Submitted by the BAC (Burton Addiction
The BAC is an Intensive Rehabilitation Centre
for individuals who are dependent upon alcohol and drugs. Collectively
the Multi Disciplinary Team have over ninety years of experience
in this fieldsome members of the team have personal experience
of substance misuse. Service users have also contributed to this
memorandum, a number of which are on Drug Testing and Treatment
Orders, their feedback is included in this memo.
1. DOES THE
NOThe Policy is far too lenient, there
appears to be little deterrent in place. We know crime, and now
terrorism funds drug use yet most of our drug squads have been
disbanded or significantly reduced.
Confiscation powers appear to be very limited
and a minefield of red tape. Drug dealing offers rewards and for
many a life of luxurywhich many young users aspire to,
too often I hear clients remark "doing time isn't so bad
if I keep my head down, I even get a colour TV in my cell".
We have to take the attraction awaywe can only do this
by having deterrents, achievable confiscation powers and heavy
custodial sentences in place.
What would be the effect of decriminalisation
1. The availability of and demand for drugs.
2. Drug-related deaths, and
The effects of decriminalisation would be enormous.
What concerns me greatly is the whole subject of the Drugs Policy,
now appears to be viewed in terms of crime reduction first and
foremost. Yes, drugs have a high impact on crime, but it also
has a huge impact on health, physical, mental, psychologicalnot
to mention other consequences to society as a whole, education,
employment dependence on the State and is the result of the breakdown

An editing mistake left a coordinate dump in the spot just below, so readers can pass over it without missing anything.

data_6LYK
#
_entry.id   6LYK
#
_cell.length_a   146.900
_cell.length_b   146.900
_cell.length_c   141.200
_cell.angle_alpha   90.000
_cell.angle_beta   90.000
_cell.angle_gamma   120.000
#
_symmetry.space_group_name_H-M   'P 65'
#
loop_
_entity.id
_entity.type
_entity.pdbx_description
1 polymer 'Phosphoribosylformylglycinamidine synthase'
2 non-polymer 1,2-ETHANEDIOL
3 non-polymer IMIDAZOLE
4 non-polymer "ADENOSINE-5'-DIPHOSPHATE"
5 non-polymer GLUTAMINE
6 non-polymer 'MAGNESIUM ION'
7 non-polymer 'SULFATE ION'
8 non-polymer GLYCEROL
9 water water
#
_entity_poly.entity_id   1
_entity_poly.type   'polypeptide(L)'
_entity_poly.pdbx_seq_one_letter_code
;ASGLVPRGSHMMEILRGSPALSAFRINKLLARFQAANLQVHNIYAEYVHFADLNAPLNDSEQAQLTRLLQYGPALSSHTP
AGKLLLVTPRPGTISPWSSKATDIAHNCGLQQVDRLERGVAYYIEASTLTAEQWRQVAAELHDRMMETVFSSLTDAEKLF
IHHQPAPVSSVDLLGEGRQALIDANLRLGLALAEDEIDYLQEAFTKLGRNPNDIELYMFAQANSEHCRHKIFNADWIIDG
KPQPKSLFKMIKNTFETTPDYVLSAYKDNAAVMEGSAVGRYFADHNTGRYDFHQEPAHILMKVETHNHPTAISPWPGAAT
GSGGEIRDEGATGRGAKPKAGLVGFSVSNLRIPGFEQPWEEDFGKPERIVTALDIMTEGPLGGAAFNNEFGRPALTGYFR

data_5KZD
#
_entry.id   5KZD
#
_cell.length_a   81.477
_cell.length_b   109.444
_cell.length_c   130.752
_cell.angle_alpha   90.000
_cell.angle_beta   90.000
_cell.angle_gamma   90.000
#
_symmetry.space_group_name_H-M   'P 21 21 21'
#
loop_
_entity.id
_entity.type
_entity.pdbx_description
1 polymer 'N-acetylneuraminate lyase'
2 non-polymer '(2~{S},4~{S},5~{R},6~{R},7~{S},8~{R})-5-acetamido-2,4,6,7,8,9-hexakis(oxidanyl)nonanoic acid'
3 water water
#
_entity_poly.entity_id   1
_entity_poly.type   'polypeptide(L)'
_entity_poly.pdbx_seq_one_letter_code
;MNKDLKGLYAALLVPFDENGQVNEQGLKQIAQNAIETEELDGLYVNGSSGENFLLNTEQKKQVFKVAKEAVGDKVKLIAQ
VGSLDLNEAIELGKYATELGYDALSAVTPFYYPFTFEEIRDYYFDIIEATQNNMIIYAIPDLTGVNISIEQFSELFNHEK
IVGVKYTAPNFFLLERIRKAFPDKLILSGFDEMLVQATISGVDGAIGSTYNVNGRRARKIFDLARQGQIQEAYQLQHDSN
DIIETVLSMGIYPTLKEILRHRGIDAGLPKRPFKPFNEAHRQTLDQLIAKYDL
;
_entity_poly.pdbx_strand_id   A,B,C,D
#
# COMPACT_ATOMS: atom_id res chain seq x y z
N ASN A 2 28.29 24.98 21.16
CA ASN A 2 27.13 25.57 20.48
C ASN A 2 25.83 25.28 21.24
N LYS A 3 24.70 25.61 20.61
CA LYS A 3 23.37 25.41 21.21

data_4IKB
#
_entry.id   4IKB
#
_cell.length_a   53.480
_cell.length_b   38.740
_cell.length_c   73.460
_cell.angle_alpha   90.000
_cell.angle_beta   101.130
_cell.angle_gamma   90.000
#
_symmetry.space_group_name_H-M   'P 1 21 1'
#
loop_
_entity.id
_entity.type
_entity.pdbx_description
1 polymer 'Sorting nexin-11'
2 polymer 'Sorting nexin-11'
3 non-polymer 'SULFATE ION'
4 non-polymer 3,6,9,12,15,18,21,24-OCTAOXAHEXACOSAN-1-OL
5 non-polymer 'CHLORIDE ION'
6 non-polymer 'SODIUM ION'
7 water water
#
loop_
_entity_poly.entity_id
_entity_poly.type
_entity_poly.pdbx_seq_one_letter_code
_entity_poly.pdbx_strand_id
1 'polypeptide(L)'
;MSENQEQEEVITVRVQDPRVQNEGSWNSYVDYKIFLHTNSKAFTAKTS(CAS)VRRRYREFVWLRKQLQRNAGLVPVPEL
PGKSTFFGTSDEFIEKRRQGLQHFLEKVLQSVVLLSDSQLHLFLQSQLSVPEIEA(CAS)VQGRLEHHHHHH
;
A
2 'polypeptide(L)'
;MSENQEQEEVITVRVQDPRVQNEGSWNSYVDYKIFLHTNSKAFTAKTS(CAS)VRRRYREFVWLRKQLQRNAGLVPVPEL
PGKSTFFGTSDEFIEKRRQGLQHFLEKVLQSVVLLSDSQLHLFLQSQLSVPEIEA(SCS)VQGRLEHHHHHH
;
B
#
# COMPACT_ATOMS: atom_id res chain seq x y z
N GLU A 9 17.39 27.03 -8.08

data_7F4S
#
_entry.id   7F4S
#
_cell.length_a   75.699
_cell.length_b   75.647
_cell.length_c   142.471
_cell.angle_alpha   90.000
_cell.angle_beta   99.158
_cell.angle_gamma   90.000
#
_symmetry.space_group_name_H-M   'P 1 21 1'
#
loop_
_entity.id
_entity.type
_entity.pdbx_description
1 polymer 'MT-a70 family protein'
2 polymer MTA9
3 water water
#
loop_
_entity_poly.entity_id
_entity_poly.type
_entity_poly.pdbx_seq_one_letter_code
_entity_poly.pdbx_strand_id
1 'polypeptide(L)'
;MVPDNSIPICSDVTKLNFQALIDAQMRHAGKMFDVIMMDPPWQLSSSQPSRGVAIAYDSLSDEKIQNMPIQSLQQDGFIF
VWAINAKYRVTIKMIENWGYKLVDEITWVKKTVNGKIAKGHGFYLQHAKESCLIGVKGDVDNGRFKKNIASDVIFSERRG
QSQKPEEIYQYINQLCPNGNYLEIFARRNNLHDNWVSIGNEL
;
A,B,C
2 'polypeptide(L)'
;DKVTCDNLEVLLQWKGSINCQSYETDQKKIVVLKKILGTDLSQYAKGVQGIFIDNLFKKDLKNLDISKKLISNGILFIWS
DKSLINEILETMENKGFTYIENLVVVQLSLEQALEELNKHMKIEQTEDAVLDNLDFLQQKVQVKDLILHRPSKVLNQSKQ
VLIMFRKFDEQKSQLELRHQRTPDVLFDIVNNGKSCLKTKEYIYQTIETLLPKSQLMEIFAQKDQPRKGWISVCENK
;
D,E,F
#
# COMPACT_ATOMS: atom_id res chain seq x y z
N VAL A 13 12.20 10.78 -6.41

of many family units.
The availability and demand would increase,
we already have huge problems and a heavy financial burden on
our Public Services, not to mention society, from other legal
substances, alcohol and tobacco. Would you now legalise tobacco
knowing the serious health risks, is it not the duty of our Government
to advise and protect society, if so, if we decriminalised, knowing
that drugs are harmful and dangerous on all aspects of life and
for thousands result in dependency, what message would you be
sending out. It's OK, health will suffer, unemployment will rise,
family units will break down and Social Security Benefits will
hit an all time highbut crime may be reduced.
The demand would obviously increasebecause
of the nature of substances in question and the pharmacology of
the drugsdependency for most is inevitable, and this results
in more treatment, rehabs, and many other services, because we
would be saying it's OK.
Smoking a cigarette at school behind the bike
shed would become heroin or cannabiswe already have problems
and low achievement rates in our education system. How can you
educate pupils under the influence of chemicals, not to mention
the impact on absenteeism and Health and Safety in the work place.
People who are dependent misuse drugs to excesslegalising
drugs will not decrease this, in fact it will increase. Overdoses
are not just because of different strengths and quality of street
drugsmost are due to poly drug use, where individuals will
use their drug of choice and further drugs on top of that, which
is what puts them at risk of respiratory depressionPsychosis.
Even now we have needle exchanges, people are still using dirty
needles and paraphernalia.
The majority of drug users who end up in treatment
services are unemployed and on State Benefitsfor everythingtheir
whole daily routine is centred around their next score. Clients
are using £200 upwards to achieve the desired effect, how
will they fund this and you could never safety prescribe these
Will General Practitioners be happy to prescribe
dangerous drugs knowing a huge percentage will use other drugs
and/or alcohol on top. There will always be an illicit market
for what you can't get on prescription, at a cost that the average
wage will not cover, let alone benefits. To believe decriminalisation
will reduce crime is naive and foolish.
The practical alternatives are to remove the
(a) More hard hitting publicity and education
on the dangers and consequences.
(b) An active Drug Squad.
(c) Longer Prison sentences.
(d) Confiscation powers that are achievable
(e) More funding for effective treatment